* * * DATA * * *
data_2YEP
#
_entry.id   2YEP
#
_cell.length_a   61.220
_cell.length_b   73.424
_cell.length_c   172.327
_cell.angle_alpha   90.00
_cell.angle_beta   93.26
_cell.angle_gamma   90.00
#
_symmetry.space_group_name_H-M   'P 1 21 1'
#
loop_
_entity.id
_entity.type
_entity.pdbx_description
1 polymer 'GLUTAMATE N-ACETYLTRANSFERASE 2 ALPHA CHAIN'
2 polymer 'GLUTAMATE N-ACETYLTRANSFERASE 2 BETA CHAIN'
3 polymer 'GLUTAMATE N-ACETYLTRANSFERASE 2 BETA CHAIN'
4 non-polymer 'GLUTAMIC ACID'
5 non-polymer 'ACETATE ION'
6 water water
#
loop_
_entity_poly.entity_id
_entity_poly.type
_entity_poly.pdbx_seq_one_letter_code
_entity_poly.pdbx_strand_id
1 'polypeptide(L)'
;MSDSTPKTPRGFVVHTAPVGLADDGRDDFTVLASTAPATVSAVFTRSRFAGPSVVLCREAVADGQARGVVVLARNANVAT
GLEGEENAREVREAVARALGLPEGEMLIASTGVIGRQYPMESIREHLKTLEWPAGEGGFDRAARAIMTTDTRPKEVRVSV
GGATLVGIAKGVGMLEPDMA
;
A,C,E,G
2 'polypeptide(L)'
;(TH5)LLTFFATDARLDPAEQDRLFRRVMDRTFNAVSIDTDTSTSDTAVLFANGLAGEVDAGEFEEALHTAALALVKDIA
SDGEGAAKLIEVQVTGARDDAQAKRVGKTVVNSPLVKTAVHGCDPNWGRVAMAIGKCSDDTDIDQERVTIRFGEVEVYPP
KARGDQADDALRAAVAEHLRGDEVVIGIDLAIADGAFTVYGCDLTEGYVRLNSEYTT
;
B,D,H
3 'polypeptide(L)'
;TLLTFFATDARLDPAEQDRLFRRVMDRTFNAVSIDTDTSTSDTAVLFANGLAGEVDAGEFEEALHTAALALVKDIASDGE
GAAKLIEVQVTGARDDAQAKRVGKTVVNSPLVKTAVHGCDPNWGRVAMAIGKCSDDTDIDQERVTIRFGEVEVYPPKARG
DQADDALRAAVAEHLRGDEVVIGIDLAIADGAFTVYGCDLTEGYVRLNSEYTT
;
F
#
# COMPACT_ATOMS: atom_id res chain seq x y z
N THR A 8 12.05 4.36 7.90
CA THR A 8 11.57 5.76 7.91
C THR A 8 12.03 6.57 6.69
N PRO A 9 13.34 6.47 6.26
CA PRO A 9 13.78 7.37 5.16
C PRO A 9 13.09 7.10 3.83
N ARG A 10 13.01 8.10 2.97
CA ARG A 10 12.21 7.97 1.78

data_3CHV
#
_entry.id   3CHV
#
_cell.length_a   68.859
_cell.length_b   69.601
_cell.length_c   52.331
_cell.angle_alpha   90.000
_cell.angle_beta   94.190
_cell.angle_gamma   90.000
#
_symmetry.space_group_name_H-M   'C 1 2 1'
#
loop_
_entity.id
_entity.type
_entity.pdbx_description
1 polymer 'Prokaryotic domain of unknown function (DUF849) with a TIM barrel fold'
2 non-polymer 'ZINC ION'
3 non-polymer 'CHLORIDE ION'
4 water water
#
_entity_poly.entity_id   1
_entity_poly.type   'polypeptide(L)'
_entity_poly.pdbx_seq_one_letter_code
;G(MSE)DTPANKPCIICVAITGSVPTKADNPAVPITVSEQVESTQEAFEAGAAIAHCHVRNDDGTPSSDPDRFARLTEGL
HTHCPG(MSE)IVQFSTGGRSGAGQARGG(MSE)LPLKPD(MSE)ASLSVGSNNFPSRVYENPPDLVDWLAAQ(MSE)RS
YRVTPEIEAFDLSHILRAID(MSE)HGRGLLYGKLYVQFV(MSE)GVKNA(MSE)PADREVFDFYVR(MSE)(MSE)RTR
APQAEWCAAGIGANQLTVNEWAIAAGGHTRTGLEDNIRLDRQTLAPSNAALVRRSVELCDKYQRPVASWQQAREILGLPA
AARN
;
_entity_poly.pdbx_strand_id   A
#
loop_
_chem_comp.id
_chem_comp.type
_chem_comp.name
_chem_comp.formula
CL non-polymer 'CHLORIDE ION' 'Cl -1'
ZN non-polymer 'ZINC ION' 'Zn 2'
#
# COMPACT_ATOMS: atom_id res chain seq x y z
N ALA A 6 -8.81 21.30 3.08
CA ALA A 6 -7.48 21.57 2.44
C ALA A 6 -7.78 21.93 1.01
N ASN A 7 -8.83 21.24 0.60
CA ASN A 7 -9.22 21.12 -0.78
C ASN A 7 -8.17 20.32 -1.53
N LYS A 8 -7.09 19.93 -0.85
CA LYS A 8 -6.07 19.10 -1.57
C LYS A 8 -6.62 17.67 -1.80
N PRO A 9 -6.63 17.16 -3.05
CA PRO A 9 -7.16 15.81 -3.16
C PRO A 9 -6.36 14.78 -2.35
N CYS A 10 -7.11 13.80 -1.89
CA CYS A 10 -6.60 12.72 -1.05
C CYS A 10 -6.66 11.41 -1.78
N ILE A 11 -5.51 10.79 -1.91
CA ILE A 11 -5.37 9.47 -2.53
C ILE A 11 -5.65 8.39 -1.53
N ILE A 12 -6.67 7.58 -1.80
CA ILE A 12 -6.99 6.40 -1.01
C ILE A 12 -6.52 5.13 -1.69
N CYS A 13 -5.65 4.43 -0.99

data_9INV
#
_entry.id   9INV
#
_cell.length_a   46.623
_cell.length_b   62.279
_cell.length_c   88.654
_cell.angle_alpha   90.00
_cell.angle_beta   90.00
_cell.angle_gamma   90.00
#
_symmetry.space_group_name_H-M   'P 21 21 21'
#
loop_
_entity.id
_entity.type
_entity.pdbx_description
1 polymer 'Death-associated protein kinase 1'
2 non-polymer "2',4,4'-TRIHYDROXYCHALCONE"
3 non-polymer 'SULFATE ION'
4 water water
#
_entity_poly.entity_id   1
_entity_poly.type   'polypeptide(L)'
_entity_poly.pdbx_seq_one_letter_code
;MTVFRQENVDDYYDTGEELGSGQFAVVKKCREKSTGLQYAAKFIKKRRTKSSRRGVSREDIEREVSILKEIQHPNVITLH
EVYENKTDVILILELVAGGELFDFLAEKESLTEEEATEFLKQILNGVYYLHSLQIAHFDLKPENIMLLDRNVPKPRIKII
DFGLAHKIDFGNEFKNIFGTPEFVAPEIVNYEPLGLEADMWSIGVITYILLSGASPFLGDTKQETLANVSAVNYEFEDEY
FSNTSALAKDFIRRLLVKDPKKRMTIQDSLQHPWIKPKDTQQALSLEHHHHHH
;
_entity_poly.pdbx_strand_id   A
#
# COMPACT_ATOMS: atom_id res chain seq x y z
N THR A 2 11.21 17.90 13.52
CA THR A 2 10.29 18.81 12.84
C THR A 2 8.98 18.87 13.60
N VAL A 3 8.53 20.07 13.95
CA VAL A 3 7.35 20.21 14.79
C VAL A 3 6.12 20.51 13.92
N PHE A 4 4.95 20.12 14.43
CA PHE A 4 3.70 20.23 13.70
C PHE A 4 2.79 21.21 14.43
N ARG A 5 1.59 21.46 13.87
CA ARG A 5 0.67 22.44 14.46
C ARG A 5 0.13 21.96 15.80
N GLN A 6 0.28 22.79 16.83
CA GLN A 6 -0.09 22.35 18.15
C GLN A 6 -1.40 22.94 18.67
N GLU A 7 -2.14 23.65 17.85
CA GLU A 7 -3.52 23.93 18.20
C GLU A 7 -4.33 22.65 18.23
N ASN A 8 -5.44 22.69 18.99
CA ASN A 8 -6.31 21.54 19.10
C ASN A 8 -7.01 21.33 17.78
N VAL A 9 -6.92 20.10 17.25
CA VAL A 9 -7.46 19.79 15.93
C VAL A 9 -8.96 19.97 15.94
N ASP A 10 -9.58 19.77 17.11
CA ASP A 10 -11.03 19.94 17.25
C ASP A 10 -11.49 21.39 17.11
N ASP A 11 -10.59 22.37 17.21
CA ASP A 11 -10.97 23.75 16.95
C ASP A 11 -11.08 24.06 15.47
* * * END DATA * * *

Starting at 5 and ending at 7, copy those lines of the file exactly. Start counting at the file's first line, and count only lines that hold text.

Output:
_cell.length_a   61.220
_cell.length_b   73.424
_cell.length_c   172.327